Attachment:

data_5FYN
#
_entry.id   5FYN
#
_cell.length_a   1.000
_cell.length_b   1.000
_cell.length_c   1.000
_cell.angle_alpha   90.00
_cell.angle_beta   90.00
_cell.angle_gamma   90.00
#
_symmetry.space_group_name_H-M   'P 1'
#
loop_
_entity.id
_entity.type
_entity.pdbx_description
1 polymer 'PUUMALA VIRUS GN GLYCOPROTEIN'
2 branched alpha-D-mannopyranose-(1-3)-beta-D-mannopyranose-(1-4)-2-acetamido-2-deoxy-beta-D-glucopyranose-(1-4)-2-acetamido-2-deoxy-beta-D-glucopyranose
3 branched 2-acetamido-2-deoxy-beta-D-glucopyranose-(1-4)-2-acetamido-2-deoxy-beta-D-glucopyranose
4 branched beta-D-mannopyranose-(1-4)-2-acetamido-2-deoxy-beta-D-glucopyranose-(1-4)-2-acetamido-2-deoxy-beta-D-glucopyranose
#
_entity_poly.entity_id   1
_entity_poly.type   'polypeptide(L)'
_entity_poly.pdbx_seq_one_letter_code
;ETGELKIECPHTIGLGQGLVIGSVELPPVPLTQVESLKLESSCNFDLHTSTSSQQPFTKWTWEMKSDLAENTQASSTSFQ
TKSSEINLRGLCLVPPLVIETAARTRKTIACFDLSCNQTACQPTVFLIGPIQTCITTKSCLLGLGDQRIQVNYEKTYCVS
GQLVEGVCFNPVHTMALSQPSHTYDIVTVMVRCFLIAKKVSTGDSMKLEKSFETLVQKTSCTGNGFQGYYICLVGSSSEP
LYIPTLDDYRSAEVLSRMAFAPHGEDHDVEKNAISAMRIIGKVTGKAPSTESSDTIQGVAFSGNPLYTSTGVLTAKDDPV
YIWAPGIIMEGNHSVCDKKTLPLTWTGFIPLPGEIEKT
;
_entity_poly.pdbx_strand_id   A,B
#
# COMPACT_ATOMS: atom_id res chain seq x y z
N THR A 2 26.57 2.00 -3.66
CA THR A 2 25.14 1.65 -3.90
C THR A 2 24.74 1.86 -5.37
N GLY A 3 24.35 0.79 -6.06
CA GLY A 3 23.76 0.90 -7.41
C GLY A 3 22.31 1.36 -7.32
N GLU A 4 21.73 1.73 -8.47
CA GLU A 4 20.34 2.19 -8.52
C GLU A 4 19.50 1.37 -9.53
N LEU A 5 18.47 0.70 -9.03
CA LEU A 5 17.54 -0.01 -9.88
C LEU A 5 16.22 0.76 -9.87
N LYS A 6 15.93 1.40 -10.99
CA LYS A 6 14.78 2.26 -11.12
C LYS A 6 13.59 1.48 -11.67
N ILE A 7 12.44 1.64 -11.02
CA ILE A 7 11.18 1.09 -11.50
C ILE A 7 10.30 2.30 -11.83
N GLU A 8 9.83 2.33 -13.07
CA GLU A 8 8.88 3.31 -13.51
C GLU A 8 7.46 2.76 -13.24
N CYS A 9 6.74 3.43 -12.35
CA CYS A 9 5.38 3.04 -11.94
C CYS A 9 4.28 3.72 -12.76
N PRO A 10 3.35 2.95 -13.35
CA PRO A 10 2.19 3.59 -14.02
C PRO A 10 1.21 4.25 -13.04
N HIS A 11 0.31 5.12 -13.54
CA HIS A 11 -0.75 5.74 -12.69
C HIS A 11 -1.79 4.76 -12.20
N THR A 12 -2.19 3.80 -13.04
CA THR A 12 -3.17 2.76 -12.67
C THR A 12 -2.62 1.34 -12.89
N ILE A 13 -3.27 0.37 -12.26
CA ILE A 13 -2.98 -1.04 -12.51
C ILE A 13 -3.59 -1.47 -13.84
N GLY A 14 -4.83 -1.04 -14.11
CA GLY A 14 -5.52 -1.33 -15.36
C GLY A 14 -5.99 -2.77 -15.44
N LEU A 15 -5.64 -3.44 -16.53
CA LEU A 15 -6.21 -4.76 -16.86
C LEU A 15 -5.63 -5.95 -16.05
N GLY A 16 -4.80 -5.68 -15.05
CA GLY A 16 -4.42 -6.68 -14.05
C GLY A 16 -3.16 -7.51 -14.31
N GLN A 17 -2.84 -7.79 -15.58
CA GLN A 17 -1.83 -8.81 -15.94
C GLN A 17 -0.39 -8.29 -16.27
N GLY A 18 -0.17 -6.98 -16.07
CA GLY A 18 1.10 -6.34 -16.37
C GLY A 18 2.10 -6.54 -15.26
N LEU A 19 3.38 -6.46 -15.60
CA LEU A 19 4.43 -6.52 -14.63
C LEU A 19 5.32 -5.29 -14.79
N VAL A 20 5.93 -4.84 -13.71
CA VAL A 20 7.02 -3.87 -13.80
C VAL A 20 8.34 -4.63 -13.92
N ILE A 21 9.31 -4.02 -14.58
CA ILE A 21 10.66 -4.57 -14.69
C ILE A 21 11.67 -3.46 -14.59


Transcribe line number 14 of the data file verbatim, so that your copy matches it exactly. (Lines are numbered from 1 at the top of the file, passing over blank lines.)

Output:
loop_